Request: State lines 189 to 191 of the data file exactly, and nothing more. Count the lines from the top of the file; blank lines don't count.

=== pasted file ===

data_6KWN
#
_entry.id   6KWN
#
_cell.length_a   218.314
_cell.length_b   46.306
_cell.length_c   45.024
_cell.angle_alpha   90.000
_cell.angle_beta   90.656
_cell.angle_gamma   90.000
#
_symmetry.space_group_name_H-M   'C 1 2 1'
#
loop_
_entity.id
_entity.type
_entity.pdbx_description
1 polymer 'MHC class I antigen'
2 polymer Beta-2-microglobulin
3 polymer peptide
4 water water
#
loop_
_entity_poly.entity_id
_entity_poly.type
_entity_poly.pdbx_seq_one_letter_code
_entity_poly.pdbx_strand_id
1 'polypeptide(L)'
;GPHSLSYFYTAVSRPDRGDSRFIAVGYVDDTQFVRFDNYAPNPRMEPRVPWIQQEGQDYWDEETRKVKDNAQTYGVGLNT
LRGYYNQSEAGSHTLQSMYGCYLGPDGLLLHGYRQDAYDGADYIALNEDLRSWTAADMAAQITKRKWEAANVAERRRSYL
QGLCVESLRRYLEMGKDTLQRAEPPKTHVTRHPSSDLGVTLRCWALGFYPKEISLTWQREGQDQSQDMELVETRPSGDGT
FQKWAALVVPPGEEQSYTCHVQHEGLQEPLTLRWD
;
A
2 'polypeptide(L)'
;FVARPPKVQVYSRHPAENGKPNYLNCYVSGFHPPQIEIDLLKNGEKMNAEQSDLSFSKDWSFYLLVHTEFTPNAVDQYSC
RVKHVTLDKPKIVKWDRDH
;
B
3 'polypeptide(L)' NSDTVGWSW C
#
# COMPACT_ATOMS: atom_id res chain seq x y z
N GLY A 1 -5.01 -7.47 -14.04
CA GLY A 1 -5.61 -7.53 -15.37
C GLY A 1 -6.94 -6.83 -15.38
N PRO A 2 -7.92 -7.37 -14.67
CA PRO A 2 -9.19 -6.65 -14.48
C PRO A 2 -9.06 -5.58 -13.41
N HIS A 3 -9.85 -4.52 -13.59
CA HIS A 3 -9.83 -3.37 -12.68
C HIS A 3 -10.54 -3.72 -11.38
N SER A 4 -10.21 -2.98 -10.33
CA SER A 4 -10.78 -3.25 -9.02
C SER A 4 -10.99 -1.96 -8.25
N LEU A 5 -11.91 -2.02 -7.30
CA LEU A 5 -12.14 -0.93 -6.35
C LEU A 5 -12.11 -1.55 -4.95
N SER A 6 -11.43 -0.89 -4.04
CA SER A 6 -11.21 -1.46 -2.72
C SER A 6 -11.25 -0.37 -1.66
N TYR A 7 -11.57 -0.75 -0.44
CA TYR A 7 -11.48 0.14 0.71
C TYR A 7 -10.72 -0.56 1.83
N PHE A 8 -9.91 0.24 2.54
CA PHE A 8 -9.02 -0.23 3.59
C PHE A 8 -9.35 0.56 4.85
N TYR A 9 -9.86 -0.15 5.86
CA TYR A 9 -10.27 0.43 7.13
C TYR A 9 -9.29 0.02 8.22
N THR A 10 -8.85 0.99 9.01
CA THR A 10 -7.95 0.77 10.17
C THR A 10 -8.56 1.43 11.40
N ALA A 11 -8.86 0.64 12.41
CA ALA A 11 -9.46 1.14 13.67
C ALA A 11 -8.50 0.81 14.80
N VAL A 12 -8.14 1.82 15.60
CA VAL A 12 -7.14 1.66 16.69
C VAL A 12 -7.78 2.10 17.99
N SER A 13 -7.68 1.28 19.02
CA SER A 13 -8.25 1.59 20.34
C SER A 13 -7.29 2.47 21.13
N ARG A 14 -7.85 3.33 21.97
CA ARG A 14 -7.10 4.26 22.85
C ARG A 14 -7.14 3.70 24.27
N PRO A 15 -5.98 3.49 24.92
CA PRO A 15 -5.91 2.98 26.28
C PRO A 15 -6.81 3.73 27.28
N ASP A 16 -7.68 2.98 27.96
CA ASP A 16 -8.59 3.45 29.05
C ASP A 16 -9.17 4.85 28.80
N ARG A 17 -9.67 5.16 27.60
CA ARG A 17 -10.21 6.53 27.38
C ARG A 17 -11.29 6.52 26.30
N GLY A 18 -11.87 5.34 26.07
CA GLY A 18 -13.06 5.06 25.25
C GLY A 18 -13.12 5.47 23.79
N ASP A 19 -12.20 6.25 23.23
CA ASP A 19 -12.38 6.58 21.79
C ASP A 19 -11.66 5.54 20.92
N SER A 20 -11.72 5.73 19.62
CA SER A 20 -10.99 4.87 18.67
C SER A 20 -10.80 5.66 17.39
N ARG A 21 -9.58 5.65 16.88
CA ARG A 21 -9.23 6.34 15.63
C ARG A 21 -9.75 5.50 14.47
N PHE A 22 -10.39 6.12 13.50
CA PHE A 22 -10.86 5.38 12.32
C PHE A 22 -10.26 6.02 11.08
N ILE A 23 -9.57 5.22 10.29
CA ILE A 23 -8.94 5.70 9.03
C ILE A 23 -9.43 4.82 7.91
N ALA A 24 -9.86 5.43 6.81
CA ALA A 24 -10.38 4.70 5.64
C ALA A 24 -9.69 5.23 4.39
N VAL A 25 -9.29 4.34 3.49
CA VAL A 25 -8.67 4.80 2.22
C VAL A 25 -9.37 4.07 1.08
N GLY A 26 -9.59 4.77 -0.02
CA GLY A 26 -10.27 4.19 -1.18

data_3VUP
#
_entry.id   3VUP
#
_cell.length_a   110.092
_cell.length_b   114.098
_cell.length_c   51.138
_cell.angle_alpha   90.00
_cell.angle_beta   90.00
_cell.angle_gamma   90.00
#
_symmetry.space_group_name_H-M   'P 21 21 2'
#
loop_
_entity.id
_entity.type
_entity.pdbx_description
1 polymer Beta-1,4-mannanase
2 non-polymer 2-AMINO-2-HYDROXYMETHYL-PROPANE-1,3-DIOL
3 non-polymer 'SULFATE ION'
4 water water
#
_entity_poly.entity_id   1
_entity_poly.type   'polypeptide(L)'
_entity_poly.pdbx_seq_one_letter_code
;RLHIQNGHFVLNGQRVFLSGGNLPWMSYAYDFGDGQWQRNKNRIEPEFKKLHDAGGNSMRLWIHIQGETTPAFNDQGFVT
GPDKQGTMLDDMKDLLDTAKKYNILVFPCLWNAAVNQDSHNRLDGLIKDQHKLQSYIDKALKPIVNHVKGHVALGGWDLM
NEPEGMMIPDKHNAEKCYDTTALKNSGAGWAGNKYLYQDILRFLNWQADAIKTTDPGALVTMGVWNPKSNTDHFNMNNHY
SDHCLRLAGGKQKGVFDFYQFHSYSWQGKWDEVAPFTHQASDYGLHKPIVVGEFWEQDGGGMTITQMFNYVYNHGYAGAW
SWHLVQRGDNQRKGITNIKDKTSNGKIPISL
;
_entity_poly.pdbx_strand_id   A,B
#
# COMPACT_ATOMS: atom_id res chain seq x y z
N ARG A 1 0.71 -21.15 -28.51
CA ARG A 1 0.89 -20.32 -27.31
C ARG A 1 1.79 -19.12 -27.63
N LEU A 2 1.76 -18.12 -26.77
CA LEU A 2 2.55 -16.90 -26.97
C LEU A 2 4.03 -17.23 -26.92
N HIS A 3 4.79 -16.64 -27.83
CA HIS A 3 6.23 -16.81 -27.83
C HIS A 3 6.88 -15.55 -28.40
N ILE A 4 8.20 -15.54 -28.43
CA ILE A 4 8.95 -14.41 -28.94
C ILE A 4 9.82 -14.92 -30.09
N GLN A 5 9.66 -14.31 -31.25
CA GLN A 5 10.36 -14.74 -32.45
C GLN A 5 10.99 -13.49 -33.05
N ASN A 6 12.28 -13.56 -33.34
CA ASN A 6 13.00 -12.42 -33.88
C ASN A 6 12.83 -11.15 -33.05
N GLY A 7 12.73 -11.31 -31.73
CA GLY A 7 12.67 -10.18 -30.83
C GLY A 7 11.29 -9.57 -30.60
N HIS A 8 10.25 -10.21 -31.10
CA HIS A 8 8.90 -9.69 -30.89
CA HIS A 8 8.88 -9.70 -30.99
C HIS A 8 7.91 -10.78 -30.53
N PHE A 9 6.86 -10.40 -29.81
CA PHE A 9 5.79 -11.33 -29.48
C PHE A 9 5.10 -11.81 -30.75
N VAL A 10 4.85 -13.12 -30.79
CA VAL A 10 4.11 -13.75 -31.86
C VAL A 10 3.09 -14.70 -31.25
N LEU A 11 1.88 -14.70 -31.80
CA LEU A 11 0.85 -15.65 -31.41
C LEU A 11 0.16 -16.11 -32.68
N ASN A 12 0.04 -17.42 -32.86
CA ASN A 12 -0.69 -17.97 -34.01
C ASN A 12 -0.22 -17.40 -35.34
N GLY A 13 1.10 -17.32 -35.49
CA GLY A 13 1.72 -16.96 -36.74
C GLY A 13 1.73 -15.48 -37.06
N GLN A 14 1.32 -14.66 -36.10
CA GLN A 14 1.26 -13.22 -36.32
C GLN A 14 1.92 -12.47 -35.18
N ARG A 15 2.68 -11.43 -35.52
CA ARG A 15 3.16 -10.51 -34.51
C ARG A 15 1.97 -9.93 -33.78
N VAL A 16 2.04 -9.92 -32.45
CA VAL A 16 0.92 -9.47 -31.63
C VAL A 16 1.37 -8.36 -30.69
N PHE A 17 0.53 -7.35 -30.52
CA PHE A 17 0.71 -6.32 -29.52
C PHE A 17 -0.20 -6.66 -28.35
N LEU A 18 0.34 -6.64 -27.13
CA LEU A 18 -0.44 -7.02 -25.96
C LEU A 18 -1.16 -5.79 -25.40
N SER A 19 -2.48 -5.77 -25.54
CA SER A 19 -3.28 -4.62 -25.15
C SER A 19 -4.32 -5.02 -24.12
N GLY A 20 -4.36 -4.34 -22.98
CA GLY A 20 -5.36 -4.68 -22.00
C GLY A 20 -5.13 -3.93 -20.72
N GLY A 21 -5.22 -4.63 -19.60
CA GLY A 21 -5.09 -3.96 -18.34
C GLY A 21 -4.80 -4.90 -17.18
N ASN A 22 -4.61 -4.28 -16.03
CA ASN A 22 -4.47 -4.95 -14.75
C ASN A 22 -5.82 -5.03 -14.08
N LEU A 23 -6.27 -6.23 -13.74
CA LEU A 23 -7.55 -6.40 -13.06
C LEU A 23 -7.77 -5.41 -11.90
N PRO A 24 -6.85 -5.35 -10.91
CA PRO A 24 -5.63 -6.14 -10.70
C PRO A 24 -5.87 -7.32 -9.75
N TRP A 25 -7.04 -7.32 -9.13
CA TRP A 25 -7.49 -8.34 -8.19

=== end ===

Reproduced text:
CA ASN A 12 -0.69 -17.97 -34.01
C ASN A 12 -0.22 -17.40 -35.34
N GLY A 13 1.10 -17.32 -35.49